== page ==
CAIRO (AFP) – Palestinian president Mahmud Abbas and Hamas leader Khaled Meshaal were set to bury the hatchet at a Cairo ceremony Wednesday that puts the seal on nearly four years of division but has angered Israel.
UN Special Coordinator for the Middle East peace process Robert Serry was to attend the Cairo ceremony as were Egyptian Foreign Minister Nabil al-Arabi, Muwafi and Arab League chief Amr Mussa.
Three Israeli Arab MPs were also in the Egyptian capital for the sealing of the reconciliation deal between Hamas and Abbas's secular Fatah faction despite massive opposition to it from the Israeli government, which continues to blacklist the Islamist group as a terrorist organisation.
Representatives of a total of 13 Palestinian factions as well as independent political figures, inked the deal on Tuesday following talks with Egyptian officials.
It provides for the formation of an interim government of independents to lay the groundwork for presidential and parliamentary elections within a year.
Negotiations on the new government line-up were due to start straight after Wednesday's ceremony.
Abbas, who arrived in Cairo on Tuesday evening, said Israel does not wish to see the Palestinians united because it thrives on their divisions.
"There are no guarantees for the success of the agreement, which has many enemies and there are attempts to undermine the agreement from several parties," Abbas said.
"Despite the fact that there are no guarantees to make this agreement successful there is a will and a way to agree," he said.
The deal, which was announced last week, comes after 18 months of fruitless talks.
It has been welcomed by Palestinians in the divided territories -- demonstrations in support were planned in both the Gaza Strip and the West Bank which have ruled by rival administrations since Hamas ousted Abbas loyalists from Gaza in June 2007.
But Israel responded angrily, threatening to withhold the transfer of Palestinian tax revenues until it could be sure no money would go to Hamas.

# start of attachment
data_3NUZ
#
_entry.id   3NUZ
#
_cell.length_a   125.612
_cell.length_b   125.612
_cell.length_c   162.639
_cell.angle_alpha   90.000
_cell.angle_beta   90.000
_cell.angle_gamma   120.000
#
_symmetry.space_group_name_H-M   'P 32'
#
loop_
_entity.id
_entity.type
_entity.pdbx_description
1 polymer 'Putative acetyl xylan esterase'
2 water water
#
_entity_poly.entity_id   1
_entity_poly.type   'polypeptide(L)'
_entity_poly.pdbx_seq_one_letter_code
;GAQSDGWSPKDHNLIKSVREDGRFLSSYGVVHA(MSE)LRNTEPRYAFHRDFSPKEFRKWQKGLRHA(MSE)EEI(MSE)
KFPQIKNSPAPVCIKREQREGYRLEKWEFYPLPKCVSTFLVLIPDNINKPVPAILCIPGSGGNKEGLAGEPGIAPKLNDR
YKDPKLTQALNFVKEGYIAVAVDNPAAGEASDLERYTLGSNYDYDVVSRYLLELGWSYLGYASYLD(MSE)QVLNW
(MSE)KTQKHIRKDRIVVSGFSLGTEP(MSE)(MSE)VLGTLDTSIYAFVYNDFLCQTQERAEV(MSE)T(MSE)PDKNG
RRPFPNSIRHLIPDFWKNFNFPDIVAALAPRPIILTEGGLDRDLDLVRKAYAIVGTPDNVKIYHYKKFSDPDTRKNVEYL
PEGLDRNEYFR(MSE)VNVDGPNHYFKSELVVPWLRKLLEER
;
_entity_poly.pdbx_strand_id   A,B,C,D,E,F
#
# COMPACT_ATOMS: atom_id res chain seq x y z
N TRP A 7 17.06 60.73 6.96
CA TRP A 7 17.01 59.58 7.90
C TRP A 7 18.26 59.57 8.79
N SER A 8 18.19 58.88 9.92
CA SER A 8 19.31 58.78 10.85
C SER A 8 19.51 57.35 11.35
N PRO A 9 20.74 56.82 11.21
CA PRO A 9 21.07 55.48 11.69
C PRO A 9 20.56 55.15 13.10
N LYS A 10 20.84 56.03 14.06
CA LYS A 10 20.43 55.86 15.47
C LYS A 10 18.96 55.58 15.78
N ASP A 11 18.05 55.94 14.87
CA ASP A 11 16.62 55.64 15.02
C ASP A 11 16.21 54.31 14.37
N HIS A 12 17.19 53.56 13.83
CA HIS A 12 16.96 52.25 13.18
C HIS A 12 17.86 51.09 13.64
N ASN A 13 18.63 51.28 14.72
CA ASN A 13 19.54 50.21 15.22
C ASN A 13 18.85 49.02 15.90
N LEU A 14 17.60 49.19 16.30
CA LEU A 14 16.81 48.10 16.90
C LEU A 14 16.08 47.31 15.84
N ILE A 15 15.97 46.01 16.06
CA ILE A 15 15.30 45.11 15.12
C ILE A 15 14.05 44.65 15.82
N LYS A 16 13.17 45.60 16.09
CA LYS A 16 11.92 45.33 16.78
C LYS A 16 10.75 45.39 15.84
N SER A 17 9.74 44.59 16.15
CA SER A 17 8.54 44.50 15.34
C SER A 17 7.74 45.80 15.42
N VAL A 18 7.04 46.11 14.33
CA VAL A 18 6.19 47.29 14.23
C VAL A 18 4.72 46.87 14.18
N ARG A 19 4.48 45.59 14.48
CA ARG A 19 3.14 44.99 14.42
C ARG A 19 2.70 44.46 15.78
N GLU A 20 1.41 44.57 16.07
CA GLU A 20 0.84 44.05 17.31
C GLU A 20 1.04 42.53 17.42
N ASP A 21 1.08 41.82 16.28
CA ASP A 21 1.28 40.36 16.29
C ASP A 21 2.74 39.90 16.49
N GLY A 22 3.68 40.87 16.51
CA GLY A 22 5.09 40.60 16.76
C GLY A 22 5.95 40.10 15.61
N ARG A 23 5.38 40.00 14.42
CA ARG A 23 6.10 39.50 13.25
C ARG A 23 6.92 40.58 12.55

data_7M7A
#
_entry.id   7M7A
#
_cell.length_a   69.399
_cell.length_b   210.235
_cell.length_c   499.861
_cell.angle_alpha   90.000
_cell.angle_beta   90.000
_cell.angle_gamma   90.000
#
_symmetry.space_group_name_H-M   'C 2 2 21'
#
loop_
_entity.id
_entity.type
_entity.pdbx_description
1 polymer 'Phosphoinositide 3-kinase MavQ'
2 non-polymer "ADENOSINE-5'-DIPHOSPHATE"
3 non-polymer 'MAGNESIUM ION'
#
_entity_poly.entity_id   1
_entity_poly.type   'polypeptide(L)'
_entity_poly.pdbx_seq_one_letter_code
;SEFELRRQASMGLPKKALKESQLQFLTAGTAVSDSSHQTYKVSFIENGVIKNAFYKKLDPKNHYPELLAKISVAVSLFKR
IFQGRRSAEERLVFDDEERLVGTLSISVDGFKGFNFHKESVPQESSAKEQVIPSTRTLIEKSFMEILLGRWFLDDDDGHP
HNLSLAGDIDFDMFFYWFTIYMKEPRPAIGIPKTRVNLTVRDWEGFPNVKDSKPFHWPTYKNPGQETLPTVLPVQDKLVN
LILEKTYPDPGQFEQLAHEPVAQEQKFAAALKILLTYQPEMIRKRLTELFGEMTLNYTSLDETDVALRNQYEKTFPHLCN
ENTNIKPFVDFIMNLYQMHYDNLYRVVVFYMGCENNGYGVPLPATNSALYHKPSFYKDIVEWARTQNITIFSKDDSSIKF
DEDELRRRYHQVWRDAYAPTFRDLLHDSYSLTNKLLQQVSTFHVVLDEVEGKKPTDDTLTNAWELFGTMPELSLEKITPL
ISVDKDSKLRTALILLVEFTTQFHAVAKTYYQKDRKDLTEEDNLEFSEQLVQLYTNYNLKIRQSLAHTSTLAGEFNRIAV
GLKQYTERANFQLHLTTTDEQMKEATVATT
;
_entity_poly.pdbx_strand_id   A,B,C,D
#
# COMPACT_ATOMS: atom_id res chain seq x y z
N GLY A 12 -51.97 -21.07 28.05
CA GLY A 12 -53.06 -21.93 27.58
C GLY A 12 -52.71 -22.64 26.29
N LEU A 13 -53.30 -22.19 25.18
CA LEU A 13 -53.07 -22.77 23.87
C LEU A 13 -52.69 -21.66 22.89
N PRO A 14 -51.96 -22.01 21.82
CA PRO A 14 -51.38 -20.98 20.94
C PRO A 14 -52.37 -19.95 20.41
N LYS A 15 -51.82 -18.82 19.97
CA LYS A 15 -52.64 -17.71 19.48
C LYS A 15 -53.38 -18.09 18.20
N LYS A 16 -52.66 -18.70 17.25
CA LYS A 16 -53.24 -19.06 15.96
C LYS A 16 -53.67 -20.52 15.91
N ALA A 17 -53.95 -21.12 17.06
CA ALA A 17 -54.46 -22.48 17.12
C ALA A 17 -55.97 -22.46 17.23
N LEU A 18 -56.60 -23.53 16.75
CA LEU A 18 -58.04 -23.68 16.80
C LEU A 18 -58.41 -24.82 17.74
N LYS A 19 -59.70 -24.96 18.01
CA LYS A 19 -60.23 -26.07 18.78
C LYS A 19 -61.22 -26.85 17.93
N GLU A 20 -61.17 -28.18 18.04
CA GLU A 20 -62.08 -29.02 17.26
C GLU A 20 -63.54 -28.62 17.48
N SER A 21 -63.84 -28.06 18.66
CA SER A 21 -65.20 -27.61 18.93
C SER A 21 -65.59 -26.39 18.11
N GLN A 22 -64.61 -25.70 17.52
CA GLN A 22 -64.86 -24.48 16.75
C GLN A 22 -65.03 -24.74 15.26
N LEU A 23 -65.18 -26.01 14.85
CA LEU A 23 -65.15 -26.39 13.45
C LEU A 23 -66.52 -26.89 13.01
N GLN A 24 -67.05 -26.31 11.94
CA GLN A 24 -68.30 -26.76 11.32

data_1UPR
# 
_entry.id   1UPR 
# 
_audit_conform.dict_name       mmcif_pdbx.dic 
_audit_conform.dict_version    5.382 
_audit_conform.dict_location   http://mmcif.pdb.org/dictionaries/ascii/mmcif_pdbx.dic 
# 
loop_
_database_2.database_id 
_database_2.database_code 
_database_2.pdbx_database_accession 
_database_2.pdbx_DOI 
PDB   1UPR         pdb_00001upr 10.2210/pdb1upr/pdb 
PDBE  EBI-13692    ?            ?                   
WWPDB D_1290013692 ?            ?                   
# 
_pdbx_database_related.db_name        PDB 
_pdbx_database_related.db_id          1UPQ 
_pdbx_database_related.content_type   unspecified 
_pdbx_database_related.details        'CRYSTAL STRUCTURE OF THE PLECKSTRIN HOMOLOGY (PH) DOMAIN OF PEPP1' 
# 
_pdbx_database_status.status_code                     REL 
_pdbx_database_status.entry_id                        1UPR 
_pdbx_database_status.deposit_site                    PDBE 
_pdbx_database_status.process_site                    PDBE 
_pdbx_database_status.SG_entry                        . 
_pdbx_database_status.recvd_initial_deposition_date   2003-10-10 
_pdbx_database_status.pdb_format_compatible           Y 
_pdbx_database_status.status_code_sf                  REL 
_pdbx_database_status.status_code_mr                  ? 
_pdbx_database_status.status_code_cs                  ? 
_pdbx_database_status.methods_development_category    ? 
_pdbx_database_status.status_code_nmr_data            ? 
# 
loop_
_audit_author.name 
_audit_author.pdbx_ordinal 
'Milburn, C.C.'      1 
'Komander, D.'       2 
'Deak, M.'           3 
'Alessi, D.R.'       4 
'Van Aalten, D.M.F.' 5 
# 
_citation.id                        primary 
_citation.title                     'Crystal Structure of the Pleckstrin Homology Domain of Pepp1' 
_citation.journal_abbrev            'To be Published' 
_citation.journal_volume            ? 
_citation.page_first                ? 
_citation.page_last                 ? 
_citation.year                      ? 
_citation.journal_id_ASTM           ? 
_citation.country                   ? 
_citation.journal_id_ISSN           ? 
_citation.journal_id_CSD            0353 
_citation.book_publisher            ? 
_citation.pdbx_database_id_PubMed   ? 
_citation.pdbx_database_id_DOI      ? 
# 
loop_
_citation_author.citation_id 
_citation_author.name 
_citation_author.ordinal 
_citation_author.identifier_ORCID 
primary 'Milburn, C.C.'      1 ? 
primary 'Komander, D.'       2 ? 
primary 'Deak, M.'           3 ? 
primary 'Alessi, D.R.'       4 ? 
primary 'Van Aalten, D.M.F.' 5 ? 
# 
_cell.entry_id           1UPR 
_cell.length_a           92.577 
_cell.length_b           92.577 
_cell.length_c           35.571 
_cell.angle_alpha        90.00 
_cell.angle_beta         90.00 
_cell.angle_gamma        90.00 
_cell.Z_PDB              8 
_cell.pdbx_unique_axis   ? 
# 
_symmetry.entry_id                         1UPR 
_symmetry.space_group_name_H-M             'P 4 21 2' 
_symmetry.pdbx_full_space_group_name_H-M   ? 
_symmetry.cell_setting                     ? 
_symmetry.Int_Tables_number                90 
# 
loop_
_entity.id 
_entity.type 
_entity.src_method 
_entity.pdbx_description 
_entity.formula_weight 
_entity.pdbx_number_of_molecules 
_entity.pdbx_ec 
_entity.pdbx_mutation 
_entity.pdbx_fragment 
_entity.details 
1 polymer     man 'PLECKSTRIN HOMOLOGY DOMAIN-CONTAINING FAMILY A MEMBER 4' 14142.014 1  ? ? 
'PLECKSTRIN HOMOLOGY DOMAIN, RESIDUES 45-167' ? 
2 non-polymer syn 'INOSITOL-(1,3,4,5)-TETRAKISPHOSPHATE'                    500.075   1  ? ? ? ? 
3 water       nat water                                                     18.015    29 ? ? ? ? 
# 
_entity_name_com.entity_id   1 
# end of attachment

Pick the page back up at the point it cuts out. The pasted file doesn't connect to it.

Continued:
Home front defence minister Matan Vilnai told Israeli public radio on Wednesday that Abbas had "made a mistake in agreeing this deal when Hamas is in a position of weakness, which explains why it made moves towards reconciliation."
The minister said Abbas should have insisted on a "clear declaration from Hamas on recognising Israel and condemning terrorism before signing."
Announcing Serry's attendance at the Cairo ceremony, UN chief Ban Ki Moon's spokesman Martin Nesirky said he "strongly" appealed to all the Palestinian factions to commit to the principles set for the Middle East process by the Quartet of major diplomatic players.
Those include the recognition of Israel's right to exist.
"The secretary general has continually supported efforts for unity and the work of Egypt and President Abbas in this regard," Nesirky said.
"The secretary general therefore strongly appeals to all Palestinian parties to commit to these principles," he added.
But Abbas made clear on Tuesday that Hamas would not have to amend its charter to recognise Israel under the reconciliation deal.
"It is not required of Hamas to recognise Israel. We will form a government of technocrats and we will not ask Hamas to recognise Israel," he said.
Palestinian officials have said the new government's role will be to manage affairs in the Palestinian territories, while the Palestine Liberation Organisation, of which Hamas is not a member, will remain in charge of peace talks with Israel.
Among the first tasks to be tackled is the establishment of a higher security council tasked with examining ways to integrate Hamas and Fatah's rival security forces and create a "professional" security service.
The accord also calls for the creation of an electoral tribunal and for the release of a number prisoners held by the rival movements in jails in the West Bank and Gaza.
The reconciliation deal marks a diplomatic coup for Egypt's new government, 11 weeks after president Hosni Mubarak was toppled in a popular revolt.
Cairo had tried for more than a year to mediate between Fatah and Hamas but its efforts fell flat.